‘ By a private letter from Gen. Crittenden's command, we learn that a skirmish recently took place between our forces in Kentucky and the enemy, in which the Yankees were completely routed, with a reported loss of twenty. The letter states that ‘"on Thursday, (the 9th,) the General ordered a part of his command across the river, and when we arrived at the bank, the Yankees commenced a brisk fire on us. We were ordered to return the fire, when they threw down their arms and run. A man that saw the fight says there were twenty of the enemy killed. There was nobody killed on our side, and only two wounded. We took a large amount of arms and ammunition."’

Late from Columbus — another fight.

From the Memphis Avalanche, of the 15th instant, we copy the following:

‘ We are informed by two soldiers, just from Columbus that on last Saturday, two of the Lincoln gunboats came down within sight but beyond the reach of gun shot of Columbus, and commenced cannonading. Three of the Confederate gun-boats went up to meet them, and exchanged shots with them for about two hours, without damage on either side. Our boats tried in vain to entice the Federals within reach of the batteries at Columbus.--The day before the Federals sent down two rafts to explode the submarine batteries, which were towed to shore by our boats; but a heavy log which was also sent a float did explode one of the torpedoes.

Later from Arizona.

The Houston Telegraph, of the 6th inst., contains the subjoined late news from Arizona:

Nine Miles of Fort Bliss, Dec. 13, 1861.
Ed. Telegraph: Dear Sir
--We are feeling our way up the river slowly, in trying to avoid places that have small pox, which is prevalent in most of the Mexican towns. Colonel Reilly overtook us yesterday fifteen miles below here. Major Raguet turned out his command and received him in due military form, to which Col. Reilly responded in one of his eloquent and patriotic speeches.

This morning Major Raguet took up the line of march again in advance. On leaving, the Colonel turned out the remainder of his regiment and gave us a hearty farewell for a few days. We will proceed 25 miles below El Paso, and there remain until the Colonel comes up. The prospects are, that you will soon hear of news of interest from us. General Sibley is up here, and the Second regiment will be up here in a few days. The General is a man of too much energy and perseverance to keep us idle long, and the symptoms are good for a rich job. If it should rain, hail, snow, or sleet, I shall let you know it. It has not done so yet, though it is cloudy and quite cool tonight. Oh! what delightful climate and weather. It will cure any ordinary pulmonary disease or dyspepsia to travel as we have.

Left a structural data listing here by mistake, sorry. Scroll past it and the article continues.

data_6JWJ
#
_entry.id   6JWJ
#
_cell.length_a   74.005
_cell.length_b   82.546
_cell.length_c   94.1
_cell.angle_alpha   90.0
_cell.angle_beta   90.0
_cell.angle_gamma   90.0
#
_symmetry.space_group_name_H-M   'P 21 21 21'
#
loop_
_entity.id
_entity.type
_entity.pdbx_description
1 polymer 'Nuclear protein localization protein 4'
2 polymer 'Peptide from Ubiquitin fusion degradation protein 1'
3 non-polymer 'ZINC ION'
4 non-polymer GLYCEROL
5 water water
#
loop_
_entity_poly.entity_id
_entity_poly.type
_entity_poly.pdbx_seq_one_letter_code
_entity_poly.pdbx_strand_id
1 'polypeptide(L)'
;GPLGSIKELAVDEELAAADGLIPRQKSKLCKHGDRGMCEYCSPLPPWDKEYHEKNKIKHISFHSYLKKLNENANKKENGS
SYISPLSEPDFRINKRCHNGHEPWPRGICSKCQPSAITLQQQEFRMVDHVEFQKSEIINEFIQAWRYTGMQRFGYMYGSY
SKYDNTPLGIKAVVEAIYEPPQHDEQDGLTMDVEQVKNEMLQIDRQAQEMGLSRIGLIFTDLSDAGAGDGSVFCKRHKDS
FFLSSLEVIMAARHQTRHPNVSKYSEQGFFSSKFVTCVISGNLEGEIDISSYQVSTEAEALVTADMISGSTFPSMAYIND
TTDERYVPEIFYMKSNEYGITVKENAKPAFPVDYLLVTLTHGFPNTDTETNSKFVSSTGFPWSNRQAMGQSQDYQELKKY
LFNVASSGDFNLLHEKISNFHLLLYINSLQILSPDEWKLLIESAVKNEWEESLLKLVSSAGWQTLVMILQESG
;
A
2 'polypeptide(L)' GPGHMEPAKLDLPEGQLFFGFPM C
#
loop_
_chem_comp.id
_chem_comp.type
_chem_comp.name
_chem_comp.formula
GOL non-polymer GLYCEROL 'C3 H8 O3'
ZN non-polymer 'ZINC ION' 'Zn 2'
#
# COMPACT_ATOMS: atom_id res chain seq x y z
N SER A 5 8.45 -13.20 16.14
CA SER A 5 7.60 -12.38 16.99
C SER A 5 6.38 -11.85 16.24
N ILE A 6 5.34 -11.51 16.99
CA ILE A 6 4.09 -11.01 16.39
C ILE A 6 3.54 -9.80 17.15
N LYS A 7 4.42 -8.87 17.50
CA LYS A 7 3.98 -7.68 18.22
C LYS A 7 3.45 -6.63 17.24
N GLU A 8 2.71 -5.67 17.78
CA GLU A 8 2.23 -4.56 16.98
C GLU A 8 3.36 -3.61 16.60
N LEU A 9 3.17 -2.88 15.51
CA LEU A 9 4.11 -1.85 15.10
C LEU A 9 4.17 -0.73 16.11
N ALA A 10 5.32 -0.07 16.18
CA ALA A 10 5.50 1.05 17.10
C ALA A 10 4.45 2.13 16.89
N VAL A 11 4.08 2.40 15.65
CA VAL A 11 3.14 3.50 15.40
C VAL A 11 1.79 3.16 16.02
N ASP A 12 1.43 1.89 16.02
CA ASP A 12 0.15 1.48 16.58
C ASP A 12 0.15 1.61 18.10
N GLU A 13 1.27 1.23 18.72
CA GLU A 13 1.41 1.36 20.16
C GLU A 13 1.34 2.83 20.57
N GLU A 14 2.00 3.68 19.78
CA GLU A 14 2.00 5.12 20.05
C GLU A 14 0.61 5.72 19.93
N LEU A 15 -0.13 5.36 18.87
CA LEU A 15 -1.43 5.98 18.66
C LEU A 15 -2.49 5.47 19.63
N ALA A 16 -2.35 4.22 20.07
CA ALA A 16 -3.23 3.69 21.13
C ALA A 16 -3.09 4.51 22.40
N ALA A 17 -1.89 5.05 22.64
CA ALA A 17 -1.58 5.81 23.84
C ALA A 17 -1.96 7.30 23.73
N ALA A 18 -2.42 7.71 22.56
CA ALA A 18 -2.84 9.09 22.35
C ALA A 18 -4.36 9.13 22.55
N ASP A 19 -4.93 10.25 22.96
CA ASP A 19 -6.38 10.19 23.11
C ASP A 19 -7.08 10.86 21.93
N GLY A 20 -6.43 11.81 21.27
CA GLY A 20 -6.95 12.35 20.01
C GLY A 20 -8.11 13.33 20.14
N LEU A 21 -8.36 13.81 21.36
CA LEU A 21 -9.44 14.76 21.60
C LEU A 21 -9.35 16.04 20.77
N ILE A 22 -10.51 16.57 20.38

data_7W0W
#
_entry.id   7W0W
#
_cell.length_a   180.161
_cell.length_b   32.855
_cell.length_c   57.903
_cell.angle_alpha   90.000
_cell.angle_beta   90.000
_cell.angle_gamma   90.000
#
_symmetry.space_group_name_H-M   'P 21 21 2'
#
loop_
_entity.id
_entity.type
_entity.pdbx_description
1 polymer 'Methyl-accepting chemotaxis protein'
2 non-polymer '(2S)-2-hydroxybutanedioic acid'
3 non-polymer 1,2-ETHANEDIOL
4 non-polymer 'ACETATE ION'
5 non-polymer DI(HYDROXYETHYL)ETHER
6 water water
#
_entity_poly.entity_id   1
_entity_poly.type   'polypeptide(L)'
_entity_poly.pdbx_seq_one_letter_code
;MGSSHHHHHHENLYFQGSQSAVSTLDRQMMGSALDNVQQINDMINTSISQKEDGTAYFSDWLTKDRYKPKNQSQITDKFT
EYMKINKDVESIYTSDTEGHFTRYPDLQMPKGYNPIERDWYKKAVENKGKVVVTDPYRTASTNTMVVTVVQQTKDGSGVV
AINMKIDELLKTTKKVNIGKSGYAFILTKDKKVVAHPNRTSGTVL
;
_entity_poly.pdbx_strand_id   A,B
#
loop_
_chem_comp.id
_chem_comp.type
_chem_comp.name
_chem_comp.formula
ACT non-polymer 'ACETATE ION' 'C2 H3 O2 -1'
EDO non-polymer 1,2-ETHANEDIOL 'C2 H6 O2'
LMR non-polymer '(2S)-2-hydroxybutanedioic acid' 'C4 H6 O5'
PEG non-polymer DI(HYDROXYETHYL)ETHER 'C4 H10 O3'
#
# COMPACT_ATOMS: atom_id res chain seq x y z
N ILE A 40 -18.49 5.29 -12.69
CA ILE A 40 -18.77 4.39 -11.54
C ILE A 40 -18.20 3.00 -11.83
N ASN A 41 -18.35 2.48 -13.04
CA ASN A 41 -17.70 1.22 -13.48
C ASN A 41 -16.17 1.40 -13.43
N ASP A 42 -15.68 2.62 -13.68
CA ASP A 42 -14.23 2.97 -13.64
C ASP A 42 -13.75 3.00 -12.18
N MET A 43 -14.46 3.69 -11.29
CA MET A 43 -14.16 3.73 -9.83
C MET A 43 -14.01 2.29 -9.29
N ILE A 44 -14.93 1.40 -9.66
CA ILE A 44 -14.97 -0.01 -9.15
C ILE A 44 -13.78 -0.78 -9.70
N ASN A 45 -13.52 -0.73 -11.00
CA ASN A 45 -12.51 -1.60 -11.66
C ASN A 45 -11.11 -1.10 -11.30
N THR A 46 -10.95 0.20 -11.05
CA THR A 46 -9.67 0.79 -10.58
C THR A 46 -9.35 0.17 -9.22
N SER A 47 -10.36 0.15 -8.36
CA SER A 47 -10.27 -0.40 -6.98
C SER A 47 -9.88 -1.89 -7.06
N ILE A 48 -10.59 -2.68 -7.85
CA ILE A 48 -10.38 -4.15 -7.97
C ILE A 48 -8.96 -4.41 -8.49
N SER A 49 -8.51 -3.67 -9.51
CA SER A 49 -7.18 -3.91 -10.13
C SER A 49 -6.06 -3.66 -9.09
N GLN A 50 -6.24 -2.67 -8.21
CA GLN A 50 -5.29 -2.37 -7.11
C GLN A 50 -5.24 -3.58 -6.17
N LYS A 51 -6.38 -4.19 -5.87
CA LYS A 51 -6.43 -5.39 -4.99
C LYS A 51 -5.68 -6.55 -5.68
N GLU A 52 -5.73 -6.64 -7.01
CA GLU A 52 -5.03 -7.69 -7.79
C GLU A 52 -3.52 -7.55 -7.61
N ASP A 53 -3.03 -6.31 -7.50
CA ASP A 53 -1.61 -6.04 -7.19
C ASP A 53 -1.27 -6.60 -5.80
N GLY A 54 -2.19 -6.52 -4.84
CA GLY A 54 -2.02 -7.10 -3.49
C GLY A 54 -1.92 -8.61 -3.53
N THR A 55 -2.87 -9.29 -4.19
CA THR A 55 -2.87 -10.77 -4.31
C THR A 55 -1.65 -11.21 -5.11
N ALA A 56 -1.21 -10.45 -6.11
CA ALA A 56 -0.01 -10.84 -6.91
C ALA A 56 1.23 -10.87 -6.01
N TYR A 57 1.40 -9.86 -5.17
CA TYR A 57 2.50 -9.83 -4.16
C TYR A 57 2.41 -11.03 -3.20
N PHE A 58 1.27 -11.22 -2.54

Eight Miles Above El Paso, Dec. 16.

Yesterday we passed the great ordeal in getting the command through the fort and city without halting or breaking ranks, trying to escape the small-pox. Fifteen cases in Major Waller's command at Fort Bliss, and sixty cases above. Gen. Sibley, staff, Col. Baylor, and others, had a fine dinner at Mr. Hart's yesterday. Major Waller is looking finely. Col. Baylor shot the editor of the Mesilla Times, and severely wounded him, but not mortally.

Yours truly,
J. F. Matchet.

The Federal Blockaders near the Alabama coast.

The Mobile Advertiser, of the 11th instant, says:

‘ A gentleman from Fowl river informs us that on Wednesday six blockading vessels were visible from Portersville, and the people of the coast, within the ten mile area prescribed by general order, were rapidly obeying said order in sending off their stock and negroes. Some of them were grumbling thereat, being perfectly assured that they could defend their traps against any number of ‘"Yanks,"’

Poor Sambo among the Yankees.

A negro belonging to Mr. Chapman had the good luck to escape from the Hessians at Port Royal, and reached his master in Savannah last Friday. He describes the treatment of the unfortunate servants in the hands of the Northern troops, at Port Royal, as hard in the extreme. They are forced to labor on the entrenchments from gray dawn until dark, unremittingly, and are then confined under guard at night. Mr. Chapman's servant managed to escape at night — slipped by the pickets in the darkness, and put off from the Island in a battean. He says the negroes they left behind are in a melancholy condition — sick enough of Northern bosses.